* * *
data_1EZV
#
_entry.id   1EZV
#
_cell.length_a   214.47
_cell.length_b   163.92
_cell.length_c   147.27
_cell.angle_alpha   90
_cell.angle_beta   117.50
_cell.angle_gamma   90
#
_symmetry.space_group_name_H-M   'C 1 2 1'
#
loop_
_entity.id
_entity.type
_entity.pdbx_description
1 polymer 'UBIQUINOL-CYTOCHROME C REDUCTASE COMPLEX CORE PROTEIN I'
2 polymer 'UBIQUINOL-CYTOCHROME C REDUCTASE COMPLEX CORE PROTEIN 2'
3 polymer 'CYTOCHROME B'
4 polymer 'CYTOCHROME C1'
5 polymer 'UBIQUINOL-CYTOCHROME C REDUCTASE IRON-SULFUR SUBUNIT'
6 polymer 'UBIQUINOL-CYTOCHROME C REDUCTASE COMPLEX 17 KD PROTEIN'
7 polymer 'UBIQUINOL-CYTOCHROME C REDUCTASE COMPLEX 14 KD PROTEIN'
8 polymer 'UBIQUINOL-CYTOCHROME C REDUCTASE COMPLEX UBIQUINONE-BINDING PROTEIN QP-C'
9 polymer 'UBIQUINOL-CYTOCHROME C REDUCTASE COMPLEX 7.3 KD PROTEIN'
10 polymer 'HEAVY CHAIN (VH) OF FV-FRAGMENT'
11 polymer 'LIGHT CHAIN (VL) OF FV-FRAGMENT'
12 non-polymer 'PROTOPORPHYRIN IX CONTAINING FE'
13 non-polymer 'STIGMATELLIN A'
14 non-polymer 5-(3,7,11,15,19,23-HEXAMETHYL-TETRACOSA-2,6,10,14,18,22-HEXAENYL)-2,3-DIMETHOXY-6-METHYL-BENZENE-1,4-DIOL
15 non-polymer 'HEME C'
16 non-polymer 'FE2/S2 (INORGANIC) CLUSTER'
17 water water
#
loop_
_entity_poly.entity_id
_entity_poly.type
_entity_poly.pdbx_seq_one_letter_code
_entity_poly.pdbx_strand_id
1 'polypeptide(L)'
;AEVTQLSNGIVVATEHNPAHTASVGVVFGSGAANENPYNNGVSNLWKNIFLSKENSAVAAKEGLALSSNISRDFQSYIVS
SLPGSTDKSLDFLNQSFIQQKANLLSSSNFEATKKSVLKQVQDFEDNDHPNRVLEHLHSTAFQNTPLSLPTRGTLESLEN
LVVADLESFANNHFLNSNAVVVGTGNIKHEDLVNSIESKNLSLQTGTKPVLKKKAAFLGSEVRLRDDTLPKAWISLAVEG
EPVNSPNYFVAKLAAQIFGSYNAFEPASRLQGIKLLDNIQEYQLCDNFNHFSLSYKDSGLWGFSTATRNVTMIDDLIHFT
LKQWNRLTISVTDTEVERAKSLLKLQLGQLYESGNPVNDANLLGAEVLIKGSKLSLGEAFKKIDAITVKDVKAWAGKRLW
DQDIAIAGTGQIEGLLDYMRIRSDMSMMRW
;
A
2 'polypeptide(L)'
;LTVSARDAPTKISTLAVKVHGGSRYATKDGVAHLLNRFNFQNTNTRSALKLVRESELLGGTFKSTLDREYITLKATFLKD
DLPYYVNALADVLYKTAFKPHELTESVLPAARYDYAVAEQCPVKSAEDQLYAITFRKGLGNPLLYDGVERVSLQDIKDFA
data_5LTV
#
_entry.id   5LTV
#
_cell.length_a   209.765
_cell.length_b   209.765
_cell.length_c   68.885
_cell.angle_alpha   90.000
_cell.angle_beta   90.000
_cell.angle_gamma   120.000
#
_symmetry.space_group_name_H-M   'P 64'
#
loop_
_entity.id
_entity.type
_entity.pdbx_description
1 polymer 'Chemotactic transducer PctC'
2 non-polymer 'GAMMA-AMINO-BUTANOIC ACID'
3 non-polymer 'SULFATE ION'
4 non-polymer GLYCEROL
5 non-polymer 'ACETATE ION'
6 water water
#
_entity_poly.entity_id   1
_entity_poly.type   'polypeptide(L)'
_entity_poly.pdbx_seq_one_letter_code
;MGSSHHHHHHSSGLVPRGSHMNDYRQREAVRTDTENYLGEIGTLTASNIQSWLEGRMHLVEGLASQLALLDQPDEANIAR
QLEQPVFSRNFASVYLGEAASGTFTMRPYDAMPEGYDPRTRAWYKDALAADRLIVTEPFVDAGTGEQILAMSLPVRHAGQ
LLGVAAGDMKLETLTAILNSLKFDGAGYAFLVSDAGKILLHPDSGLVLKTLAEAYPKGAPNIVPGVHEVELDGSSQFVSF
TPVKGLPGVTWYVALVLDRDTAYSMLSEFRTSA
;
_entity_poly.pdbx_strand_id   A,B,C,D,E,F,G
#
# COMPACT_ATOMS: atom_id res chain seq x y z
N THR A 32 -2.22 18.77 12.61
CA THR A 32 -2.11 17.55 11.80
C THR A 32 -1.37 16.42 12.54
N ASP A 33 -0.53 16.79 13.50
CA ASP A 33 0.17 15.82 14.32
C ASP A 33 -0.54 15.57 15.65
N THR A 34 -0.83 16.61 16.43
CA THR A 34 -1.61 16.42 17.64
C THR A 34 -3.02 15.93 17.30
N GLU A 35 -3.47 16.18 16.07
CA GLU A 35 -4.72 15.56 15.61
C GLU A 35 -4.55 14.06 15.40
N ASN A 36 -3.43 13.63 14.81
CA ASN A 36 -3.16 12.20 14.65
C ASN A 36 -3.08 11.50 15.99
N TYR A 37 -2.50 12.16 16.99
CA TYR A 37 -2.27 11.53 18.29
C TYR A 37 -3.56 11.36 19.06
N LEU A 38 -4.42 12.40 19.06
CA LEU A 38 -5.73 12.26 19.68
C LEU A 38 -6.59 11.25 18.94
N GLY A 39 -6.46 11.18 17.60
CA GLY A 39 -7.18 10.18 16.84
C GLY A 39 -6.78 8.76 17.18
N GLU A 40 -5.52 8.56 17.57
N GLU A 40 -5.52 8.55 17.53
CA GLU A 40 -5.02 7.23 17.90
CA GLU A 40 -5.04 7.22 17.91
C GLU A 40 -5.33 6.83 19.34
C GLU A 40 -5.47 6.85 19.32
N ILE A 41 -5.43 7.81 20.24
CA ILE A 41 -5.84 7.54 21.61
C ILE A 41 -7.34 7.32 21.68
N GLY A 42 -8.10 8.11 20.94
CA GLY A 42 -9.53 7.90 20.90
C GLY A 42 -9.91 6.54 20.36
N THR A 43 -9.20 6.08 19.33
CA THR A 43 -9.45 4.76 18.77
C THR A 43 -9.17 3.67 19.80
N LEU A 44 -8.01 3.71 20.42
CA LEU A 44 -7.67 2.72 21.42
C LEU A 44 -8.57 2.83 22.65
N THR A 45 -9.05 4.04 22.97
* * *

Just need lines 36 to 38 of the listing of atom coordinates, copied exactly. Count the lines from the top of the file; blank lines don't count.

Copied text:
loop_
_entity_poly.entity_id
_entity_poly.type